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How Sridevi died? Unraveling the mystery




The sudden demise of India’s first female superstar, Sridevi has shocked the entire nation. The actress has left everyone grief-stricken, fans and Bollywood alike. This unexpected death of the veteran actress at Dubai’s Emirates Tower on Saturday night is something we are still trying to get over and we bet the nation is too. She suffered a cardiac arrest in the hotel’s washroom and passed away at around 11 pm.

Apparently, Sridevi had accompanied her husband Boney Kapoor and daughter Khushi to Dubai for her nephew Mohit Marwah’s wedding. As the new reports now suggest that Sridevi had stayed back after the wedding to spend time with her sister Srilatha and had checked into the famous Emirates Towers. Her husband Boney Kapoor, a leading film producer had to rush back to Mumbai to attend Manmohan Shetty’s birthday dinner party but subsequently returned to Dubai on Saturday to surprise Sridevi.

A source close to the actress recounted her final moments to a Gulf tabloid. Boney Kapoor reached her hotel at 5.30 PM and woke her up and invited her to a dinner. Sridevi was resting when Boney arrived and the couple must have chatted for 15 minutes when the actress went to the washroom. Sridevi did not come out after 15 minutes and a worried Boney Kapoor knocked on the door and when he failed to get response, he forced open the door to find her motionless in a bathtub. He tried to revive her and when he couldn’t, he called one of his friends. He later on also called the local police and the actor was rushed to hospital where she was declared brought dead.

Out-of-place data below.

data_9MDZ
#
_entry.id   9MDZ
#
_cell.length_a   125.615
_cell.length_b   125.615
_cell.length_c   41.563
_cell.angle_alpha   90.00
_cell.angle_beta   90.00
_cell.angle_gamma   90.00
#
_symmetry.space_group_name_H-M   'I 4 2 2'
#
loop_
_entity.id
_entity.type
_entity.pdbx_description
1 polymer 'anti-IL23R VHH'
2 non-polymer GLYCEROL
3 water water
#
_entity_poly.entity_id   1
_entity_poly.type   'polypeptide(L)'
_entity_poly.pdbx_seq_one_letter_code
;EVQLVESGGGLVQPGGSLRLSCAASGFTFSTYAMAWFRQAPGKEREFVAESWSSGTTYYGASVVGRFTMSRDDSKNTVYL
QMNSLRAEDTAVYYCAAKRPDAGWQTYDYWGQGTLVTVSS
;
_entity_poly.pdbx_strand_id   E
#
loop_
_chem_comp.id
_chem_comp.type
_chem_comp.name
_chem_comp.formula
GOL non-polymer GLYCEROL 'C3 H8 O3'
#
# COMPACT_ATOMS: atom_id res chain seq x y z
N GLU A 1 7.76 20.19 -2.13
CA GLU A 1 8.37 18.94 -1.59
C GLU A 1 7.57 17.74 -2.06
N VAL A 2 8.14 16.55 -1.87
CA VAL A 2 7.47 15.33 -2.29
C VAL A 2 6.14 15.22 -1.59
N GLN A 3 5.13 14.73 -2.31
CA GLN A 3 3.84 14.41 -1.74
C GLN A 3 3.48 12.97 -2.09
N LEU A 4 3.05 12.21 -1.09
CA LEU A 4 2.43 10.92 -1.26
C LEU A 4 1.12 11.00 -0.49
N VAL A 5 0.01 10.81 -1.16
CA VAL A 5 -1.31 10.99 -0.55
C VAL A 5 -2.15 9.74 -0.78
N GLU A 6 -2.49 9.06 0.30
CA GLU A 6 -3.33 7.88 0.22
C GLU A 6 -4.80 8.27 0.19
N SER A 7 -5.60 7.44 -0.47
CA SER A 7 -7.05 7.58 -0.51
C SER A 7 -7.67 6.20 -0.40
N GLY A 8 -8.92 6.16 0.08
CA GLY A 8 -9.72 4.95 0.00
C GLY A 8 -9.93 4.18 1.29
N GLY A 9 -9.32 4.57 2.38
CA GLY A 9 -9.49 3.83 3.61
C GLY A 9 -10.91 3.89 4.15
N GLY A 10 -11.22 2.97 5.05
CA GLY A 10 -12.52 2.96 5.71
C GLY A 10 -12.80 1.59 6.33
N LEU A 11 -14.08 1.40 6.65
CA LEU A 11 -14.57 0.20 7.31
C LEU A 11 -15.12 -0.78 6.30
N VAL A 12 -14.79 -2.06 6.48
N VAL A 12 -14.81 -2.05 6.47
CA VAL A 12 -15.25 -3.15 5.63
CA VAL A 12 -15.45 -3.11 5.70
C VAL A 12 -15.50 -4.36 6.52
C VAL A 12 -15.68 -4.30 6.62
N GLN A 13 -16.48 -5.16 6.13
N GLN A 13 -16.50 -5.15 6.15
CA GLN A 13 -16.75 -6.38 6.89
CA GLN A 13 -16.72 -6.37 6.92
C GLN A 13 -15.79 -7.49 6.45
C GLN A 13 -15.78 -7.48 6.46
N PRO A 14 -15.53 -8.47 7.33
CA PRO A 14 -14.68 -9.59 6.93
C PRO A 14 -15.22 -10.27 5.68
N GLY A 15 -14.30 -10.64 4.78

Why did Sridevi, the heartthrob of millions of adoring fans died just before her daughter Jhanvi’s debut movie release, just like her bête noire, Boney’s first wife Mona, who died a few weeks before her son Arjun Kapoor’s debut release? Is it just a coincidence or a curse by Boney Kapoor’s first wife Mona Kapoor who always considered Sridevi as a real life vamp who destroyed her married life?

Was Sridevi suffering from guilt of breaking Mona Kapoor’ marriage which hung around her and took her life in its wake? Was Mona so hurt at being upstaged by Sridevi in her husband’s life that it ensured Sridevi too didn’t stay around long enough? Was it the destiny of Boney Kapoor to lose his life partner for the second time in succession? There are many questions which are begging to be answered.

Where should one begin looking for answers? Sridevi was one of the most versatile actors whose luminous and expressive eyes said so much- were they for real! How can they never sparkle naughtily or deepen romantically again?

We knew Sridevi only as much as every cinema-going Indian knew her. She was quite shy and reserved and was not seen in parties unlike her contemporaries. The moment camera was switched on, she used to become altogether a different person and thus in every sense she was a director’s actor.

It was around 1998-99 when the rumour began that Boney and Sridevi had been declared an item. I vividly remember one of her pictures which appeared in the Filmfare magazine. She was hanging onto Boney’s arm tightly with both hands in a party and looked very unlike her pulsating, full-of-life presence on the screen. Her beautiful eyes conveyed a wariness and stress that was far removed from their vivacity on screen.